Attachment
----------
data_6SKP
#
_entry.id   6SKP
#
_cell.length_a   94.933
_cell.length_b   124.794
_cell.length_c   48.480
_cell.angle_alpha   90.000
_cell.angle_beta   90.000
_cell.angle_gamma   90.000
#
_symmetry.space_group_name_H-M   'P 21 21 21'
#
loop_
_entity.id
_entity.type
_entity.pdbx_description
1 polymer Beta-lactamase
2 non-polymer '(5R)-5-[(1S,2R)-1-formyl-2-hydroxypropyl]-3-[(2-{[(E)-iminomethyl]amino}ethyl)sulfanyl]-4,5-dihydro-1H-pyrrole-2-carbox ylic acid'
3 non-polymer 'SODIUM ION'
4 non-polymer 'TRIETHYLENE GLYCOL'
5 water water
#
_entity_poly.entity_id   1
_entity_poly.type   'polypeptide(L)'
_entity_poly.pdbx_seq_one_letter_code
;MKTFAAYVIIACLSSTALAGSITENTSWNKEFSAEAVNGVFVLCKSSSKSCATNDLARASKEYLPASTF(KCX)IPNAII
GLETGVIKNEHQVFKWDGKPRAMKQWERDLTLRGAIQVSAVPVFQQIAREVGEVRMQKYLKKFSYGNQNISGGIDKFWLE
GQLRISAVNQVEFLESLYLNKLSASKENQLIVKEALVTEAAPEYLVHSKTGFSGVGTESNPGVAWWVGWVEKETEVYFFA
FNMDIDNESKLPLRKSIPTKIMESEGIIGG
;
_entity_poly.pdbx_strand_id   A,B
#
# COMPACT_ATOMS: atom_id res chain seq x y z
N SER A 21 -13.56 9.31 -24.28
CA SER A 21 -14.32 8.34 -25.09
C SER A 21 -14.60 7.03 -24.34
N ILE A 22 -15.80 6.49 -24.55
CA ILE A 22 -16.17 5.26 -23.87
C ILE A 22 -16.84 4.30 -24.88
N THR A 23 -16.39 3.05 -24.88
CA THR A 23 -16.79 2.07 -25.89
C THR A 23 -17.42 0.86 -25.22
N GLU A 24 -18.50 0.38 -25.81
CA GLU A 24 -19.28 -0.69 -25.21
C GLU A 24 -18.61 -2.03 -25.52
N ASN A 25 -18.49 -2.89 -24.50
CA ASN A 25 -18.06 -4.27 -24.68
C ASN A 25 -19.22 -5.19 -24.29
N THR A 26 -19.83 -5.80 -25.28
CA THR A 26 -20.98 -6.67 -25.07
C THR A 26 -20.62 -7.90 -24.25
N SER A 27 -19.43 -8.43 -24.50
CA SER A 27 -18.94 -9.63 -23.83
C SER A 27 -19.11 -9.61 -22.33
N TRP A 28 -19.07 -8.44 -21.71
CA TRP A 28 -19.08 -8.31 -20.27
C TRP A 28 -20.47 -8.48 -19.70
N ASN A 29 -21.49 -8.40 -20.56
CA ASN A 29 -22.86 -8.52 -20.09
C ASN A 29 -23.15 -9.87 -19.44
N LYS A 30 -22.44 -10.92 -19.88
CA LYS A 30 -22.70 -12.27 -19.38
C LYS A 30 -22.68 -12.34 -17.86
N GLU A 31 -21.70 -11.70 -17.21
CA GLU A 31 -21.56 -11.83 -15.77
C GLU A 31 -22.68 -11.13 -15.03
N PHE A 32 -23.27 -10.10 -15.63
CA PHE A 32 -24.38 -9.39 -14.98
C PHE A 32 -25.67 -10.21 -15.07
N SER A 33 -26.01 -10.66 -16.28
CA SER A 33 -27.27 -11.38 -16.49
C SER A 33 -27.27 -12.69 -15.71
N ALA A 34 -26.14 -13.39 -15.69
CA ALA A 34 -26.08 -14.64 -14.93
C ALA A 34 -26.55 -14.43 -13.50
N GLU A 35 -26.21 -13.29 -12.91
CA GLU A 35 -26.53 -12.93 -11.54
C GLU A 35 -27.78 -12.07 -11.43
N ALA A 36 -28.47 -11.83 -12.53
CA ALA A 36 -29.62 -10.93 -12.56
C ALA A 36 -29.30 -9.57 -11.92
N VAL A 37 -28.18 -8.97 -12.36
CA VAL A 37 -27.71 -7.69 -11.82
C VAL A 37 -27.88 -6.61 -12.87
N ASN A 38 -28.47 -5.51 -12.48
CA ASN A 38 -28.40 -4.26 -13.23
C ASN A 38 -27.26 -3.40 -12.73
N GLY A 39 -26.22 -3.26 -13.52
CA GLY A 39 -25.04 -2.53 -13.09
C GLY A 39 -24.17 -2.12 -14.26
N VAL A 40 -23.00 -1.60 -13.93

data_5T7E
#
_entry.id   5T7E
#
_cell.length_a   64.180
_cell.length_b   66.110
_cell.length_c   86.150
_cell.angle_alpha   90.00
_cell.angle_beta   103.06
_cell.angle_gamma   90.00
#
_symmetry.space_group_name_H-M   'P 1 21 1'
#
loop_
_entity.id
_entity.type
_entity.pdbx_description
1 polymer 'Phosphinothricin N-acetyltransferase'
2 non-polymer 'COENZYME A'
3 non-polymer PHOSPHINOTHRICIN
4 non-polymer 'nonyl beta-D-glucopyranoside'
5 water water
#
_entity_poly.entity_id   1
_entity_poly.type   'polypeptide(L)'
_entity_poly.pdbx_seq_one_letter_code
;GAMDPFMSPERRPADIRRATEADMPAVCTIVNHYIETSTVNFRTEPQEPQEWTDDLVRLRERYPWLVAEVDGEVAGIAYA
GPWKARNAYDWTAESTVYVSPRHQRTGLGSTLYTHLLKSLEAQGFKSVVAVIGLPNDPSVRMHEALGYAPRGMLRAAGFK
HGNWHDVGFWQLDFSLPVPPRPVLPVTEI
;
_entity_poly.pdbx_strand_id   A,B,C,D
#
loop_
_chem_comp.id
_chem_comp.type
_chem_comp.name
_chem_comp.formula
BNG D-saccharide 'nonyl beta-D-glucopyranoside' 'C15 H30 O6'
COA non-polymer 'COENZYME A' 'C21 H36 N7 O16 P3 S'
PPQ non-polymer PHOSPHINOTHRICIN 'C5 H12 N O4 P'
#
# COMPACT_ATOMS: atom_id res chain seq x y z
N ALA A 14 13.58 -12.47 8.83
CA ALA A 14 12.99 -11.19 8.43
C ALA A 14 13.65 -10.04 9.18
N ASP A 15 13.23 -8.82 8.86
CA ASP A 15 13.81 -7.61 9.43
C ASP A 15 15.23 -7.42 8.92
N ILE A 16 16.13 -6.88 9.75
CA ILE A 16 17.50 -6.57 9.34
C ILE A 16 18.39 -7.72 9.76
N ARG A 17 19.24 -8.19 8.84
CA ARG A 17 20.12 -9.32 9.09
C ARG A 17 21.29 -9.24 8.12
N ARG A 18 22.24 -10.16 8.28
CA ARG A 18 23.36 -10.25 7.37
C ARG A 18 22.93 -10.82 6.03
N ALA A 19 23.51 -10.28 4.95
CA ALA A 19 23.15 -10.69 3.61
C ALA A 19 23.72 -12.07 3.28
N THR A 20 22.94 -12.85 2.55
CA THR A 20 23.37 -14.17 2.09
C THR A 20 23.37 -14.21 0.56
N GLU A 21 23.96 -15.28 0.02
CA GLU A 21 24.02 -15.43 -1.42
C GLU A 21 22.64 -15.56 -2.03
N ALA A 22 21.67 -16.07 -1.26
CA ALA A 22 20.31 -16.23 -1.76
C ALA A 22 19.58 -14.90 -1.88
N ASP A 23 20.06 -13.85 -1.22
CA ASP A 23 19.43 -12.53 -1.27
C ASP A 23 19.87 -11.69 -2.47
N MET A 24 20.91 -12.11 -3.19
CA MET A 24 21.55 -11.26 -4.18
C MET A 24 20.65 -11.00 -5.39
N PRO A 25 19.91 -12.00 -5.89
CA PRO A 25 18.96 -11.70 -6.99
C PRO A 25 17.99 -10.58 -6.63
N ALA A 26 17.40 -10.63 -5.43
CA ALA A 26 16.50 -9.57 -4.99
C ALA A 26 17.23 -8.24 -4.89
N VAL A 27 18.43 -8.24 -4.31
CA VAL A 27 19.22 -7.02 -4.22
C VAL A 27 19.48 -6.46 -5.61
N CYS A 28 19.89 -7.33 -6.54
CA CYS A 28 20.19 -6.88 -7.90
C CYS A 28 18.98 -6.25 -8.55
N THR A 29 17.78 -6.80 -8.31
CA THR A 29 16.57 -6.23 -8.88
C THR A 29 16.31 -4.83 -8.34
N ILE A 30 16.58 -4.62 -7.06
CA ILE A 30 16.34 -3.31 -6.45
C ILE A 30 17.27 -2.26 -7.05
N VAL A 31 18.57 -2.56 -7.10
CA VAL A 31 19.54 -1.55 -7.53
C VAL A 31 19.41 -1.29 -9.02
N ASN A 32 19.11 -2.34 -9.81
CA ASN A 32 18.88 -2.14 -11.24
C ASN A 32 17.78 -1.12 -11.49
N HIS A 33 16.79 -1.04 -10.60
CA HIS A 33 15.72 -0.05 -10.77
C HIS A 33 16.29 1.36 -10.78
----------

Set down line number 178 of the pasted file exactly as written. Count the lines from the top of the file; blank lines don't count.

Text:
CA CYS A 28 20.19 -6.88 -7.90